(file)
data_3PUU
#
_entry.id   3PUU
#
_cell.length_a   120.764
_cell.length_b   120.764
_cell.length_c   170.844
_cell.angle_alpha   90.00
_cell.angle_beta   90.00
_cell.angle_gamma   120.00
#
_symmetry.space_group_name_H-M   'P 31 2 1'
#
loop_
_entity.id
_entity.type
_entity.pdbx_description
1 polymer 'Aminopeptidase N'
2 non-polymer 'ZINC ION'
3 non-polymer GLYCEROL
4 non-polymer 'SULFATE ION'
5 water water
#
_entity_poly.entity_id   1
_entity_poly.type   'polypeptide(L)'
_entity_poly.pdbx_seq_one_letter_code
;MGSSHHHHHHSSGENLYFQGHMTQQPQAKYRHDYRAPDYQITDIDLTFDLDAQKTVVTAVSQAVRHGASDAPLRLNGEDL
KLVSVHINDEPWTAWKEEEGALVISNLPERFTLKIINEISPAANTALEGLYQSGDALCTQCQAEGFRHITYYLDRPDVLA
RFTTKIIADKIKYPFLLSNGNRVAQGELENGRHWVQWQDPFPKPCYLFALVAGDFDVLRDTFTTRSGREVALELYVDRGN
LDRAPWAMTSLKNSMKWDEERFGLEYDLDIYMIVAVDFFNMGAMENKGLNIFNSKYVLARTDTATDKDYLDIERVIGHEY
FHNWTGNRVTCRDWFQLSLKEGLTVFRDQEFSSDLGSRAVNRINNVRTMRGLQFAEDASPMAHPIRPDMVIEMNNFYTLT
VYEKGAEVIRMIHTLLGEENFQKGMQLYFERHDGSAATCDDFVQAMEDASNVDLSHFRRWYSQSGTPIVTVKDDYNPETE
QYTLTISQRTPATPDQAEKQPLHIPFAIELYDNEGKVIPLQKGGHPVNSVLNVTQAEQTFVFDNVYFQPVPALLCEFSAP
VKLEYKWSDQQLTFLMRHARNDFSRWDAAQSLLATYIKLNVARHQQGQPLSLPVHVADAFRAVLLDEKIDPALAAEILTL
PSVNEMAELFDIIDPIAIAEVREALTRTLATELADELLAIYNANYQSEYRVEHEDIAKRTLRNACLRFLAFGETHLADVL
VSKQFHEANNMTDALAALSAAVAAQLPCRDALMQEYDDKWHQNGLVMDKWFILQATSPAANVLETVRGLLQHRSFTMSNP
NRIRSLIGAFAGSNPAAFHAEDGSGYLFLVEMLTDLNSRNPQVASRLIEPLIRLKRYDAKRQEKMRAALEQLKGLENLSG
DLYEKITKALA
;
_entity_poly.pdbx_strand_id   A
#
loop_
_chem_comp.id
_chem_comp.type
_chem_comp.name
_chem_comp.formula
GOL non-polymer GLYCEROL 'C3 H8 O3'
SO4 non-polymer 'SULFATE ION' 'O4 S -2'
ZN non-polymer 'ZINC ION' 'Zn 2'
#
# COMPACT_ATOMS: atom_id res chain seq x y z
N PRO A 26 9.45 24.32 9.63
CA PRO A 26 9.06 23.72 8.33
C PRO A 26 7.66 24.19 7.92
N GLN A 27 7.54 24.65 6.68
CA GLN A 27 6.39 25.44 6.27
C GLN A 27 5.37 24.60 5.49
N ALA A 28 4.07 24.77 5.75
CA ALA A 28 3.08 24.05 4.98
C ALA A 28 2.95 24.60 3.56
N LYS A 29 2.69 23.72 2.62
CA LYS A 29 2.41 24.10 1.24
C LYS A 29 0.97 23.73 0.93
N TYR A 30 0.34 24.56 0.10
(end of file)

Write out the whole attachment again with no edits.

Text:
data_3PUU
#
_entry.id   3PUU
#
_cell.length_a   120.764
_cell.length_b   120.764
_cell.length_c   170.844
_cell.angle_alpha   90.00
_cell.angle_beta   90.00
_cell.angle_gamma   120.00
#
_symmetry.space_group_name_H-M   'P 31 2 1'
#
loop_
_entity.id
_entity.type
_entity.pdbx_description
1 polymer 'Aminopeptidase N'
2 non-polymer 'ZINC ION'
3 non-polymer GLYCEROL
4 non-polymer 'SULFATE ION'
5 water water
#
_entity_poly.entity_id   1
_entity_poly.type   'polypeptide(L)'
_entity_poly.pdbx_seq_one_letter_code
;MGSSHHHHHHSSGENLYFQGHMTQQPQAKYRHDYRAPDYQITDIDLTFDLDAQKTVVTAVSQAVRHGASDAPLRLNGEDL
KLVSVHINDEPWTAWKEEEGALVISNLPERFTLKIINEISPAANTALEGLYQSGDALCTQCQAEGFRHITYYLDRPDVLA
RFTTKIIADKIKYPFLLSNGNRVAQGELENGRHWVQWQDPFPKPCYLFALVAGDFDVLRDTFTTRSGREVALELYVDRGN
LDRAPWAMTSLKNSMKWDEERFGLEYDLDIYMIVAVDFFNMGAMENKGLNIFNSKYVLARTDTATDKDYLDIERVIGHEY
FHNWTGNRVTCRDWFQLSLKEGLTVFRDQEFSSDLGSRAVNRINNVRTMRGLQFAEDASPMAHPIRPDMVIEMNNFYTLT
VYEKGAEVIRMIHTLLGEENFQKGMQLYFERHDGSAATCDDFVQAMEDASNVDLSHFRRWYSQSGTPIVTVKDDYNPETE
QYTLTISQRTPATPDQAEKQPLHIPFAIELYDNEGKVIPLQKGGHPVNSVLNVTQAEQTFVFDNVYFQPVPALLCEFSAP
VKLEYKWSDQQLTFLMRHARNDFSRWDAAQSLLATYIKLNVARHQQGQPLSLPVHVADAFRAVLLDEKIDPALAAEILTL
PSVNEMAELFDIIDPIAIAEVREALTRTLATELADELLAIYNANYQSEYRVEHEDIAKRTLRNACLRFLAFGETHLADVL
VSKQFHEANNMTDALAALSAAVAAQLPCRDALMQEYDDKWHQNGLVMDKWFILQATSPAANVLETVRGLLQHRSFTMSNP
NRIRSLIGAFAGSNPAAFHAEDGSGYLFLVEMLTDLNSRNPQVASRLIEPLIRLKRYDAKRQEKMRAALEQLKGLENLSG
DLYEKITKALA
;
_entity_poly.pdbx_strand_id   A
#
loop_
_chem_comp.id
_chem_comp.type
_chem_comp.name
_chem_comp.formula
GOL non-polymer GLYCEROL 'C3 H8 O3'
SO4 non-polymer 'SULFATE ION' 'O4 S -2'
ZN non-polymer 'ZINC ION' 'Zn 2'
#
# COMPACT_ATOMS: atom_id res chain seq x y z
N PRO A 26 9.45 24.32 9.63
CA PRO A 26 9.06 23.72 8.33
C PRO A 26 7.66 24.19 7.92
N GLN A 27 7.54 24.65 6.68
CA GLN A 27 6.39 25.44 6.27
C GLN A 27 5.37 24.60 5.49
N ALA A 28 4.07 24.77 5.75
CA ALA A 28 3.08 24.05 4.98
C ALA A 28 2.95 24.60 3.56
N LYS A 29 2.69 23.72 2.62
CA LYS A 29 2.41 24.10 1.24
C LYS A 29 0.97 23.73 0.93
N TYR A 30 0.34 24.56 0.10